From Health Goth to Normcore: 5 Underground Style Movements To Pay Attention To

Live them, love them...or mock them. Happy Fashion Week! 

By Eric Shorey

Fashion magazines and mainstream style blogs are always a few years behind the underground, but street styles have been flourishing on the internet for a while now, even though many of them started off as inside jokes. We're rounding up our favorite subterranean steez's so you can be ahead of the curve when Fashion Week rolls around to New York next week.

1.     Health Goth

As with so many style movements, Health Goth started as a half-joke by internet users intent on re-vamping (pun intended) their classical all-black attires. Turning from a small prank into a full-fledged lifestyle movement, Health Goth has been a term retro-actively applied to most of designer Rick Owens' clothes. With mono-chromatic geometric patterns and all-black sports wear, the Health Goth style has become a mainstay in New York's underground queer party scenes as well.

2.   Seapunk

A derivative of the much more serious Steampunk style, Seapunk was pioneered by enthusiastic Tumblr users a few years ago. Although slightly out-of-fashion now, Seapunk aesthetics pop up in plenty of videos and fashion shows from time to time (see: gay rapper Big Dipper's recent video for “Vibin.")  Neon hyper-colors and ocean-inspired prints aplenty, Seapunk often sparks debates about originality and authenticity.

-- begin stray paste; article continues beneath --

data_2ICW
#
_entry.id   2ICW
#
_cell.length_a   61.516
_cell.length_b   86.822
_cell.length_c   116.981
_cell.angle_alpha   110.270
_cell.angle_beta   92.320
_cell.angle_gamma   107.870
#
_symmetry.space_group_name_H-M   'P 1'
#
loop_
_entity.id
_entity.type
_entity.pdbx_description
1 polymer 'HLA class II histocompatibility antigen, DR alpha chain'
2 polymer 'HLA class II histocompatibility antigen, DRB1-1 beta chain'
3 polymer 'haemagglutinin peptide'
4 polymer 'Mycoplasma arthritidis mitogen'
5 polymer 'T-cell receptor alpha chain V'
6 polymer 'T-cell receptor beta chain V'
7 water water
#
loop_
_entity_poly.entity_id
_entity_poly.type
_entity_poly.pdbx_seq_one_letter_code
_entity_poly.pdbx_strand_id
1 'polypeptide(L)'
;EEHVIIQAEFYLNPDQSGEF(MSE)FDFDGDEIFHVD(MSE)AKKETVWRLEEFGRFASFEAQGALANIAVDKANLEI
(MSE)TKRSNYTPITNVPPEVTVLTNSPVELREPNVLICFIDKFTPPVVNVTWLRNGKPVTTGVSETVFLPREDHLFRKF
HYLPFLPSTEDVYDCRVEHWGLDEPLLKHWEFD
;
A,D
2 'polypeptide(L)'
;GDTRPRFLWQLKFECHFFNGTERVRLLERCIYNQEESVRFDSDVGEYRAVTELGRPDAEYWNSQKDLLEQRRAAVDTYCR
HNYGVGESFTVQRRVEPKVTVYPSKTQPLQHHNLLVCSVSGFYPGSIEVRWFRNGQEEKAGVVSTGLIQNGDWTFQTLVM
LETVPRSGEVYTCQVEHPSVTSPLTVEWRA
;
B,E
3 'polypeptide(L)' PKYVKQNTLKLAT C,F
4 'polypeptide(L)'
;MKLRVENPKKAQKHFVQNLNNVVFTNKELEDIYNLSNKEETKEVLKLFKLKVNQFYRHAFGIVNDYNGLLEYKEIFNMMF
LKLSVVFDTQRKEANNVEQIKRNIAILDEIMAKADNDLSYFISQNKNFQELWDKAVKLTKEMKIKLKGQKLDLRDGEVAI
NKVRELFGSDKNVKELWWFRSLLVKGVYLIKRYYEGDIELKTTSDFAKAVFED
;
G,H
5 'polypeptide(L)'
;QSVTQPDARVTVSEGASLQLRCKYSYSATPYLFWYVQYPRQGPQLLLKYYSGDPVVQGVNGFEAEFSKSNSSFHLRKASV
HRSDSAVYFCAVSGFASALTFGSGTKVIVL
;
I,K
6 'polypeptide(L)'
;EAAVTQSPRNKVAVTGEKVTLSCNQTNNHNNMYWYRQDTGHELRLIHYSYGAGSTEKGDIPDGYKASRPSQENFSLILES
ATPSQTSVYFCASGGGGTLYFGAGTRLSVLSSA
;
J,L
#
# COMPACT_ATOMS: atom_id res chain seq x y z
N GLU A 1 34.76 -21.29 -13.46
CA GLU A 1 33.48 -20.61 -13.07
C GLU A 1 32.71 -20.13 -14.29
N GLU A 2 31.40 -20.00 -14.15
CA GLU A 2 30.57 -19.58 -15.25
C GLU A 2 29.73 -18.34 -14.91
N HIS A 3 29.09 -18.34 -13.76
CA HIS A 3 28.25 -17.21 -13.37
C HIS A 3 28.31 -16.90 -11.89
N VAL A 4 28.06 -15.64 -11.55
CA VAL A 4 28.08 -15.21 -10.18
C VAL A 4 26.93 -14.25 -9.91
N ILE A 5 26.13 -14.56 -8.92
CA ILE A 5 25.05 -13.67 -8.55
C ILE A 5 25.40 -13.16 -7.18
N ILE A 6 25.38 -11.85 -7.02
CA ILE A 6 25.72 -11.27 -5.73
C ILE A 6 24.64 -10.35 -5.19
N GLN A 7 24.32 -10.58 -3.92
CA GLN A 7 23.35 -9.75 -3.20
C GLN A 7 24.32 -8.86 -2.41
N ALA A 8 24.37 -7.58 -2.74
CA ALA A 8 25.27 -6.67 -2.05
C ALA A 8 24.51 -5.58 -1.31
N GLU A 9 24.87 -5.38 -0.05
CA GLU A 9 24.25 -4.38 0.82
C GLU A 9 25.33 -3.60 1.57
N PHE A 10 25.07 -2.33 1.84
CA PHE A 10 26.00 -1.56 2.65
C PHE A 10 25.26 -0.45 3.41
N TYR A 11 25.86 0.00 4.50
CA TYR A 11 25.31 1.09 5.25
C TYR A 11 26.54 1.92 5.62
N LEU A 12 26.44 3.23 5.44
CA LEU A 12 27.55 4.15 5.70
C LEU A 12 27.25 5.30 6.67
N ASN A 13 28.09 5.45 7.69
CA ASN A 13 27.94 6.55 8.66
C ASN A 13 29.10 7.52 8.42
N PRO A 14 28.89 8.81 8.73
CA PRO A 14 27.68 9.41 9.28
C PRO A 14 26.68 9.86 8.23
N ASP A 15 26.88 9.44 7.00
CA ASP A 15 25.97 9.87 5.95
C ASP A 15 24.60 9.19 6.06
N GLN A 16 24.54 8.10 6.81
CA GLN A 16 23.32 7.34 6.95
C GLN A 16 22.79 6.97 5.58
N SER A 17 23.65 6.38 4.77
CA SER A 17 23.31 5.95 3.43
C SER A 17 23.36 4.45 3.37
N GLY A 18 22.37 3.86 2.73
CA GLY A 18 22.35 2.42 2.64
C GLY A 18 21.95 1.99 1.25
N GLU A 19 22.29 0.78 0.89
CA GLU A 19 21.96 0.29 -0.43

3.  Normcore

Normcore is a sort of anti-fashion movement focused on fitting in rather than standing out. Intentionally ugly and uninteresting outfits are key here. Although one could read the movement as decidedly anti-capitalist, normcore has become (perhaps accidentally) ultra-trendy in various art-scenes, where creatives compete for the least eye-catching outfits to show off how faux-poor they are. Inspirations include: Jerry Seinfeld and Doug Funny.

4.  Memecore

Memecore was featured in a particularly nastily-worded takedown by Gawker writer Sam Bidle. Large scale prints worn ironically with emojis and/or cats and/or snack foods are memecore's modus operandi. The high-fashion version would be something like Moschino's Spongebob and McDonald's inspired collections.

5. Vaporwave

Alternatively known as “tumblrwave” or “post-internet”, Vaporwave is the artier cousin of memecore. Glitchy and cynically nostalgic, Vaporwave is inspired by 80's and 90's early net culture and graphics. While vintage pieces are important, maximalist and overwhelming interpretations of those styles are more dominant here. Vaporwave started as a music/art movement and has only recently become wearable.


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